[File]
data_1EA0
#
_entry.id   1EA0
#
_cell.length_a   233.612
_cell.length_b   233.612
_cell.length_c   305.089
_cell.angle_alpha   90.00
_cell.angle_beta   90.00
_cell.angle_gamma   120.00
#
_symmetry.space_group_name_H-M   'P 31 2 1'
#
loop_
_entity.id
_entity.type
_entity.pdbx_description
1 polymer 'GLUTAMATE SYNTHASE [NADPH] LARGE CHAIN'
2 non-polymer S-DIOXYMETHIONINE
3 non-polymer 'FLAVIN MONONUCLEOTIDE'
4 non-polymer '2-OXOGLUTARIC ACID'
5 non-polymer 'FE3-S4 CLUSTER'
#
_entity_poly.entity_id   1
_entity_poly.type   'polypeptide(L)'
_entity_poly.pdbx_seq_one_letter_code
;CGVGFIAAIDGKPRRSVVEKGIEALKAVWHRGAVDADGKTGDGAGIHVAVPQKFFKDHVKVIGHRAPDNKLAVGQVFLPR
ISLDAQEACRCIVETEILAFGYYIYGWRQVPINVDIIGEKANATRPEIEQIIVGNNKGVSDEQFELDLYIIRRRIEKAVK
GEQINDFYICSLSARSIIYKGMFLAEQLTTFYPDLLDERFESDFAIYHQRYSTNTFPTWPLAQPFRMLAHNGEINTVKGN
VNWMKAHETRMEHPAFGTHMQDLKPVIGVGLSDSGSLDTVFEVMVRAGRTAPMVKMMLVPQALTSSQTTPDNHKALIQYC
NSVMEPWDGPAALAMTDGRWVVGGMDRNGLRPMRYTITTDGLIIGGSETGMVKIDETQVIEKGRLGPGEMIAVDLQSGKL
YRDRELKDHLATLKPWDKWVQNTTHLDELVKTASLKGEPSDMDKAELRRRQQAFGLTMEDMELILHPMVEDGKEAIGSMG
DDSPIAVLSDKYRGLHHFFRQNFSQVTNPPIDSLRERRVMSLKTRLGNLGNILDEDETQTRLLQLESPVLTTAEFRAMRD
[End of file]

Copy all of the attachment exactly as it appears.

data_1EA0
#
_entry.id   1EA0
#
_cell.length_a   233.612
_cell.length_b   233.612
_cell.length_c   305.089
_cell.angle_alpha   90.00
_cell.angle_beta   90.00
_cell.angle_gamma   120.00
#
_symmetry.space_group_name_H-M   'P 31 2 1'
#
loop_
_entity.id
_entity.type
_entity.pdbx_description
1 polymer 'GLUTAMATE SYNTHASE [NADPH] LARGE CHAIN'
2 non-polymer S-DIOXYMETHIONINE
3 non-polymer 'FLAVIN MONONUCLEOTIDE'
4 non-polymer '2-OXOGLUTARIC ACID'
5 non-polymer 'FE3-S4 CLUSTER'
#
_entity_poly.entity_id   1
_entity_poly.type   'polypeptide(L)'
_entity_poly.pdbx_seq_one_letter_code
;CGVGFIAAIDGKPRRSVVEKGIEALKAVWHRGAVDADGKTGDGAGIHVAVPQKFFKDHVKVIGHRAPDNKLAVGQVFLPR
ISLDAQEACRCIVETEILAFGYYIYGWRQVPINVDIIGEKANATRPEIEQIIVGNNKGVSDEQFELDLYIIRRRIEKAVK
GEQINDFYICSLSARSIIYKGMFLAEQLTTFYPDLLDERFESDFAIYHQRYSTNTFPTWPLAQPFRMLAHNGEINTVKGN
VNWMKAHETRMEHPAFGTHMQDLKPVIGVGLSDSGSLDTVFEVMVRAGRTAPMVKMMLVPQALTSSQTTPDNHKALIQYC
NSVMEPWDGPAALAMTDGRWVVGGMDRNGLRPMRYTITTDGLIIGGSETGMVKIDETQVIEKGRLGPGEMIAVDLQSGKL
YRDRELKDHLATLKPWDKWVQNTTHLDELVKTASLKGEPSDMDKAELRRRQQAFGLTMEDMELILHPMVEDGKEAIGSMG
DDSPIAVLSDKYRGLHHFFRQNFSQVTNPPIDSLRERRVMSLKTRLGNLGNILDEDETQTRLLQLESPVLTTAEFRAMRD